Thursday, June 05, 2003

Sex and the single girl

Not the Helen Gurley (*snicker*) Brown book, though I've always meant to read that. No, this is about my single friends (and me).

A lot of my friends seem to know absolutely everything about one another. What's more, they all seem perfectly comfortable thinking that it's their (and/or each other's) business. I find this slightly off-putting, but not enough to stop listening when one of them tries to tell me all about another's date last October and why it was so awful. Let's face it, I am human.

Rather than sit around knowing all of my friends' secrets (which are, in fact, no such thing), I have decided to look at the information somewhat objectively and present the highlights here. Consider it 'The Rules' according to my friends.

First of all, apparently there is new dating etiquette. I say 'new' as though the girls in question were younger than me - they are, in fact, not. Maybe this is a California thing...except that they are not all Californians.

Did you know that all dates split the bill? Not necessarily in the old-fashioned 'going dutch' style, though. It seems that one person pays for the drinks and one for dinner, if it is that sort of date. This seems like a fine practice, really, but I always preferred the 'I'll get this one - you buy next time' style of dating.

Then there is the matter of permanence. I have a friend who is in a fairly new relationship. Two months, perhaps a bit more. They are in the spending-as-much-time-as-possible-together stage, have said 'I love you' to each other, and recently had what I can only assume was their first fight (surely I'd have heard about it if there were others). I won't go into detail, but will say that she found a suspicious (but, it turned out, innocent) item in his belongings. He didn't explain satisfactorily, and she commented that she just wanted an explanation so that she'd know if she had to break up with him. Certainly there is some sense in the 'if he cheats, lose him' mentality. But it has never been that cut-and-dry for me, and I marvel at the confidence with which she said it.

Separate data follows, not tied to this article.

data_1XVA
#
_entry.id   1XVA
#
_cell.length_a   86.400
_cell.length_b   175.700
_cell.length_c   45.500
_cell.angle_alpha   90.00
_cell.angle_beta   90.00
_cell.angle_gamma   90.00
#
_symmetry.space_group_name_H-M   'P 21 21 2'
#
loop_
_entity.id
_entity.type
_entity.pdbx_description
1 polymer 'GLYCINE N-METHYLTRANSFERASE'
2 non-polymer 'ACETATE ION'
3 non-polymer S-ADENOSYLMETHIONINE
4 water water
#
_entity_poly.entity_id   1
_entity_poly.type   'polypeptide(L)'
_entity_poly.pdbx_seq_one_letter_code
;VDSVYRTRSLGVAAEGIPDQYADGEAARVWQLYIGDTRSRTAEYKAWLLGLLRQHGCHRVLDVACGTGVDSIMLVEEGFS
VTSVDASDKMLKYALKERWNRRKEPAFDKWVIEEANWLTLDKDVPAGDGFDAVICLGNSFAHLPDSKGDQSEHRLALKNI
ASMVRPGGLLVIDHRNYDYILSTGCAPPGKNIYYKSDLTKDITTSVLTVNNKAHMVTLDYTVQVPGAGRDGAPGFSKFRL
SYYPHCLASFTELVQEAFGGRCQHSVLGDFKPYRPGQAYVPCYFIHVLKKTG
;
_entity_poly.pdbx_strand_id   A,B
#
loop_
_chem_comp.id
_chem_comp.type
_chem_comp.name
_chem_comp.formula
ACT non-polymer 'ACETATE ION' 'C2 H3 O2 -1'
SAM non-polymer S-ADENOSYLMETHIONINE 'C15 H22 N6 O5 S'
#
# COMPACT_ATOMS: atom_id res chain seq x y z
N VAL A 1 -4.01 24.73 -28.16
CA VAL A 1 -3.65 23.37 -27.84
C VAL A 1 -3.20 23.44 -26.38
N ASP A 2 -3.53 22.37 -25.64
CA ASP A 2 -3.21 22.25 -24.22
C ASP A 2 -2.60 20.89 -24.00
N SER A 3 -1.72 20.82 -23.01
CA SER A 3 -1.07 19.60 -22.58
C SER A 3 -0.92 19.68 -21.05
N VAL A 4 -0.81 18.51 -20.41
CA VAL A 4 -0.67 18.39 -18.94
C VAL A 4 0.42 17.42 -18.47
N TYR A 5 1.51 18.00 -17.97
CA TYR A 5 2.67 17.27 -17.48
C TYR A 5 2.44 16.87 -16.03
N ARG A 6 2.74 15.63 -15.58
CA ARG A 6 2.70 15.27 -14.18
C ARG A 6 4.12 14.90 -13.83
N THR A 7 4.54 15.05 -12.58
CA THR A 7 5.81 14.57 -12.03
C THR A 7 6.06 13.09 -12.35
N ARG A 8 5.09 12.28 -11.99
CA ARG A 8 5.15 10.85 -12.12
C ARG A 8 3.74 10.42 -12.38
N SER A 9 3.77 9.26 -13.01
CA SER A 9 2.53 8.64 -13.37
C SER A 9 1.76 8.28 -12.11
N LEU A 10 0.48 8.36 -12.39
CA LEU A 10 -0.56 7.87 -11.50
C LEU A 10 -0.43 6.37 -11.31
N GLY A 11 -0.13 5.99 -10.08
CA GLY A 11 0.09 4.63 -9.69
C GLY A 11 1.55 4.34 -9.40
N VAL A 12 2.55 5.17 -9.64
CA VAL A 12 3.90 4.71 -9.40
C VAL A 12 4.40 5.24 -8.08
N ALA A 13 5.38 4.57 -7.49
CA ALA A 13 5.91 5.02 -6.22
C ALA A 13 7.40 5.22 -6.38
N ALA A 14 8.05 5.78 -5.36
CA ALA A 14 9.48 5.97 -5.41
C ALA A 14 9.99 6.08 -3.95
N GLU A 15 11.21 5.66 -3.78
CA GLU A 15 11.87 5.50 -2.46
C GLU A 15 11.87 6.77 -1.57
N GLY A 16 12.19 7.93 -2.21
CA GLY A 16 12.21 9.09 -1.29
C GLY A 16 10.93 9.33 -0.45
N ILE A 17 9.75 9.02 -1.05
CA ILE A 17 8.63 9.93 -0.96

Perhaps I am old-fashioned, in some strange way. After all, I have only dated 2 1/2 men since I care to remember, and perhaps another 2 or 3 before that. I've always felt (digression alert) that children of divorce are more likely to fight for a relationship. We also, in my experience, are more likely to want to get married, retarded as that may sound. It is my further theory that we children of divorce have already experienced the worst thing humanly possible - our own parents' divorce - and therefore it cannot possibly be any worse. Or maybe we just want to do better than our parents. I don't know. (Digression over.)

Sex. I don't know if there is a handbook, or if it is merely the people I know, but it seems that there are more taboos than I remember from my pre-long-term relationship days. Anything that fits into the category I call 'porno sex' is off-limits, it seems, and any dates trying it get the boot out of bed. Now, there were certainly many things that I refused to try for a long time, but I don't think there was ever a list, per se. Not to mention that most of my bed partners have been fairly willing to discuss the sex we were having, thereby avoiding most nasty surprises (though there is, unfortunately, no way to discuss ahead of time whether you will be compatible).

I don't think that Will and I ever moved past the spending-as-much-time-as-possible-together part of our relationship. Even when we were broken up and 2000 miles apart, we spoke on the phone nearly every day, and sought each other's approval for the lives we were leading separately. I admit that we are an odd couple. There is also the question of money - or rather, there has never really been any question. There has, certainly, been tension, as usually one of us is paying the bills and the other living off the one income, but it's never been a question that we pool our resources, such as they are. We no longer have a joint checking account, but I imagine that if I asked him to he'd add my name to his, even though I am a lazy no-good lie-about.

[This is my anti-climactic ending.]